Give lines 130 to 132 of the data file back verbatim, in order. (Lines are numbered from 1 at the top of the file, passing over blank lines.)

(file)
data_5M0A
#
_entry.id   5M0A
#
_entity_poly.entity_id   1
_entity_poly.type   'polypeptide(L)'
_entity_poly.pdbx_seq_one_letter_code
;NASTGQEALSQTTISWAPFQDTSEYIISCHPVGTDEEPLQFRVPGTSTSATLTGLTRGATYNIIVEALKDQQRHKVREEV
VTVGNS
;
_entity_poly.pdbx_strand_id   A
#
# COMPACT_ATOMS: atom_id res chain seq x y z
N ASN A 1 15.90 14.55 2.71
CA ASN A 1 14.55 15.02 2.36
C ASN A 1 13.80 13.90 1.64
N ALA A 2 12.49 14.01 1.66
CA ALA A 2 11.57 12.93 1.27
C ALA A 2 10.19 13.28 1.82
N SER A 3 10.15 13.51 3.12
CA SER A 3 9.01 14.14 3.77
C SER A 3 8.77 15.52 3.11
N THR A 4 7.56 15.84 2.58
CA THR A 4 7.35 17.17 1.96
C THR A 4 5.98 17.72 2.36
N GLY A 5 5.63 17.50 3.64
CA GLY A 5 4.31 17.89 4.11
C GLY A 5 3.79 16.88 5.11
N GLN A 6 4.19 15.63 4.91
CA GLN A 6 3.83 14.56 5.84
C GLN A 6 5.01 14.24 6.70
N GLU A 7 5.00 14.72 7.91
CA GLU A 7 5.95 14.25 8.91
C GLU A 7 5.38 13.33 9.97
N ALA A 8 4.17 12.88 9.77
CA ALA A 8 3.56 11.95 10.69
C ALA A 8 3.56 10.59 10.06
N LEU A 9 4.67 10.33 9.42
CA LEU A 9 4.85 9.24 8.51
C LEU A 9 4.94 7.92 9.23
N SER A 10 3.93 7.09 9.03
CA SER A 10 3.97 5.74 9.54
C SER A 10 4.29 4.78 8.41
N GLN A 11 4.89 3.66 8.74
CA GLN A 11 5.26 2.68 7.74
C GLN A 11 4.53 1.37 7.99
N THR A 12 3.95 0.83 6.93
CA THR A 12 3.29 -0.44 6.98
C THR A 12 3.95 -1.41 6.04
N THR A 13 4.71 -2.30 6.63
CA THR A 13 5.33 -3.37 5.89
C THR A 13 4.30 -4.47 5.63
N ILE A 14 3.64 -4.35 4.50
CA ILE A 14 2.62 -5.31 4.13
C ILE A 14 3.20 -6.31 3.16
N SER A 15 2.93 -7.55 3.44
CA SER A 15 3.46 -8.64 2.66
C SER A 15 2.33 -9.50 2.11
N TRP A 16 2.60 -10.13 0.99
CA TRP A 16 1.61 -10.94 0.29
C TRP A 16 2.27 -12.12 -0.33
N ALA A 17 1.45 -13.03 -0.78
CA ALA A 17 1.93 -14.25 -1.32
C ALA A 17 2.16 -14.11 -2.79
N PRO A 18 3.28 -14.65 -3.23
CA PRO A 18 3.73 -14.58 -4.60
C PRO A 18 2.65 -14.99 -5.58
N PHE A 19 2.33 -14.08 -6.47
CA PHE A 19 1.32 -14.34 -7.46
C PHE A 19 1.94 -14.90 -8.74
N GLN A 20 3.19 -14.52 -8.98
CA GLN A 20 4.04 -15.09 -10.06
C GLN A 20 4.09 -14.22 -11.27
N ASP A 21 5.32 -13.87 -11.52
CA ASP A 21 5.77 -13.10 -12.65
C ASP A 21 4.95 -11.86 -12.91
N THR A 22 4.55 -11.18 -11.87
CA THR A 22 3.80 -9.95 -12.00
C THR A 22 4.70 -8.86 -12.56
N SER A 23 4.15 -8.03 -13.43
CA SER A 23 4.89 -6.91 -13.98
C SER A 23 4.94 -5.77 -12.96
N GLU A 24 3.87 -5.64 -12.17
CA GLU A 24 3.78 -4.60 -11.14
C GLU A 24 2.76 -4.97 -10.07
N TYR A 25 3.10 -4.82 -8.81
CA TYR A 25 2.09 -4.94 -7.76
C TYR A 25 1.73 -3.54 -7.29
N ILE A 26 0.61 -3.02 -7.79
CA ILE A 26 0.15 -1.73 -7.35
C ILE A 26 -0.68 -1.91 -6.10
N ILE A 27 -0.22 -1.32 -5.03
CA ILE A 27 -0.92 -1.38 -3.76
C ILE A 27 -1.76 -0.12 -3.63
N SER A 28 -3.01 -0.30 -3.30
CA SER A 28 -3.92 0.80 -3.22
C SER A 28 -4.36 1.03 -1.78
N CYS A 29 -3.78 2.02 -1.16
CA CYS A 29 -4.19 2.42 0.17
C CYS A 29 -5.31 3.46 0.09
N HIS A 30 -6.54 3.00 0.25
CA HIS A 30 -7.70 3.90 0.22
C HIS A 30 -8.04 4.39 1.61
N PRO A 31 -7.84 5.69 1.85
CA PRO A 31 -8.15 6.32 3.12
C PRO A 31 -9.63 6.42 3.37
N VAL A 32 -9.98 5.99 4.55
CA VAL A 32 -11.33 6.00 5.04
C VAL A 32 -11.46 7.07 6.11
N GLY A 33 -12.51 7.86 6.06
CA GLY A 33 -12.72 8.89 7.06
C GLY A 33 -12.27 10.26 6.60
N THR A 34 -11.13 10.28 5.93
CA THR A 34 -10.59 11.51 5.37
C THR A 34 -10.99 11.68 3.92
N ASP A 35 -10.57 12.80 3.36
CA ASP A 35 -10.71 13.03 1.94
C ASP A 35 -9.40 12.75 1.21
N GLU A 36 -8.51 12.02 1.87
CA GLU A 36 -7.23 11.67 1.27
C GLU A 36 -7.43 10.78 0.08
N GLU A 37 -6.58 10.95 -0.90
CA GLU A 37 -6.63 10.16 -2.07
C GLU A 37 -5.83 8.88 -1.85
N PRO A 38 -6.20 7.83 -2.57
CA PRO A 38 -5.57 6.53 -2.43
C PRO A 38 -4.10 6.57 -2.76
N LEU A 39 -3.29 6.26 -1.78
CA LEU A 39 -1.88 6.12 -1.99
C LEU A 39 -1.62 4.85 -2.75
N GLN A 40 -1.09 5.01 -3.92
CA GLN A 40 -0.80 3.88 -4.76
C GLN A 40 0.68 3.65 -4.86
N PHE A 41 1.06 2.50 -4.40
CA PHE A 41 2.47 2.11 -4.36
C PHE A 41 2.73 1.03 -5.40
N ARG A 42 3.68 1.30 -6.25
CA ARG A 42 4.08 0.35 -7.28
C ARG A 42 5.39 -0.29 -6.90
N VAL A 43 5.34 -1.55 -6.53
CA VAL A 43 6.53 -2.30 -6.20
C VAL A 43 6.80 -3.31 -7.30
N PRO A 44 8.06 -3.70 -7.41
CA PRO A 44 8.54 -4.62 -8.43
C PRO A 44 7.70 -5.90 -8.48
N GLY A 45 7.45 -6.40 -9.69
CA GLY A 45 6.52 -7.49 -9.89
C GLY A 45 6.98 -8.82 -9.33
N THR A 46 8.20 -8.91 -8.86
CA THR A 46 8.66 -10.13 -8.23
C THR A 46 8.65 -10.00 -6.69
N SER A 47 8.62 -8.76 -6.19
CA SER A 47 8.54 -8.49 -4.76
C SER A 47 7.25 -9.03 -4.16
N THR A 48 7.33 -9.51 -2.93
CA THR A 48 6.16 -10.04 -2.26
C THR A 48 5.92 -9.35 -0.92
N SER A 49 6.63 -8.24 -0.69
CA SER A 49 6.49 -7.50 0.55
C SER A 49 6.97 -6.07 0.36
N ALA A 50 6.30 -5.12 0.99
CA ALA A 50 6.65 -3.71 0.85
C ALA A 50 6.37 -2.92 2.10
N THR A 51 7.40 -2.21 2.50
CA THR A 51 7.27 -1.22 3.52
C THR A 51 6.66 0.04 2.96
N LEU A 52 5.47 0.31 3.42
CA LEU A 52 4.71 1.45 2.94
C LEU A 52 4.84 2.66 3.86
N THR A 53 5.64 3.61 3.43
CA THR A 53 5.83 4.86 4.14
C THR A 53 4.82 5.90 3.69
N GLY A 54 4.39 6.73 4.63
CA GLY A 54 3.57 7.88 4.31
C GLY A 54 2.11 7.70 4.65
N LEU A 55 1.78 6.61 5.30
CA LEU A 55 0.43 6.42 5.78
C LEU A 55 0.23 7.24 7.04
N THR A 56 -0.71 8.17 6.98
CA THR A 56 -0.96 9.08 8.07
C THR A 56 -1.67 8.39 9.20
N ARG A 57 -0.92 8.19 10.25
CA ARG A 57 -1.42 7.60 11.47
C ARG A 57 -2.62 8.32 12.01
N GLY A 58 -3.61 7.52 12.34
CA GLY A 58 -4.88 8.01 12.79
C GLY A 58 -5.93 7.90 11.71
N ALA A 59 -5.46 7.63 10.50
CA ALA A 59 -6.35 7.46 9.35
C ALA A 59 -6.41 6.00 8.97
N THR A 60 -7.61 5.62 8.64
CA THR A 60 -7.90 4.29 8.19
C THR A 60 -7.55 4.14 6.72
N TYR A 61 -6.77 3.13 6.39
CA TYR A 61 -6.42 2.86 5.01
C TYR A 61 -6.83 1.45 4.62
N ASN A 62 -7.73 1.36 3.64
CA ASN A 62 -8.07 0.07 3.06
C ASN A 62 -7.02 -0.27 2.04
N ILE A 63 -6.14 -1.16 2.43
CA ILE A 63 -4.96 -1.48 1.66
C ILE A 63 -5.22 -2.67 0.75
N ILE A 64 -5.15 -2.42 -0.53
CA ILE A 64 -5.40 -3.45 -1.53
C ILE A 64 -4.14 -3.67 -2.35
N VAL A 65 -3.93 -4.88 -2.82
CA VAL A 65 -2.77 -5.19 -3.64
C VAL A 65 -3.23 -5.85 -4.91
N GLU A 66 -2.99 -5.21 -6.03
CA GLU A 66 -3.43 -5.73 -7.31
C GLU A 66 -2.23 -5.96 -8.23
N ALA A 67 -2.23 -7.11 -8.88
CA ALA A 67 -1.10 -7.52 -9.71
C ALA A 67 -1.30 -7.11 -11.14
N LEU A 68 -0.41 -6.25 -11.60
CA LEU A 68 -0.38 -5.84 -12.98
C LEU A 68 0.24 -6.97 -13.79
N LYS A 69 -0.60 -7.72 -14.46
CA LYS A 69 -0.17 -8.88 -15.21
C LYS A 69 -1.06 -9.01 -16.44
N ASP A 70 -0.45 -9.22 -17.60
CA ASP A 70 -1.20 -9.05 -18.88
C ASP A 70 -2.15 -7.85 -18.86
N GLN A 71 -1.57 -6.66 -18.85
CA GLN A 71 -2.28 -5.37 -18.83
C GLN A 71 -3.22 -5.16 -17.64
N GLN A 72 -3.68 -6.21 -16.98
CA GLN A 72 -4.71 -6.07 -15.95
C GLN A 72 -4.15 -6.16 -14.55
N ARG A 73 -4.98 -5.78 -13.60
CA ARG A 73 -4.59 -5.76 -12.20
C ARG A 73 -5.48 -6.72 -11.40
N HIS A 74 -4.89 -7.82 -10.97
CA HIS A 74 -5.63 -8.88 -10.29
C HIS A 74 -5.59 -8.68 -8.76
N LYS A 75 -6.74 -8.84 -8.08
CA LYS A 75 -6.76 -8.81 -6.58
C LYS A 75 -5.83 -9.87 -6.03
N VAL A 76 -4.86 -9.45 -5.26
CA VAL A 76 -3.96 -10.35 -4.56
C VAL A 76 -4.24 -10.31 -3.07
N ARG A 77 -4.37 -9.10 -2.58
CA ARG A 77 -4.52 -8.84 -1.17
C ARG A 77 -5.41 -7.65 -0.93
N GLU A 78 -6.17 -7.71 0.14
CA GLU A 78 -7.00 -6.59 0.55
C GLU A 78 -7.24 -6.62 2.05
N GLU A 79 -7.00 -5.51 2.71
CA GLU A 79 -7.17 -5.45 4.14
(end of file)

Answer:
C LEU A 39 -1.62 4.85 -2.75
N GLN A 40 -1.09 5.01 -3.92
CA GLN A 40 -0.80 3.88 -4.76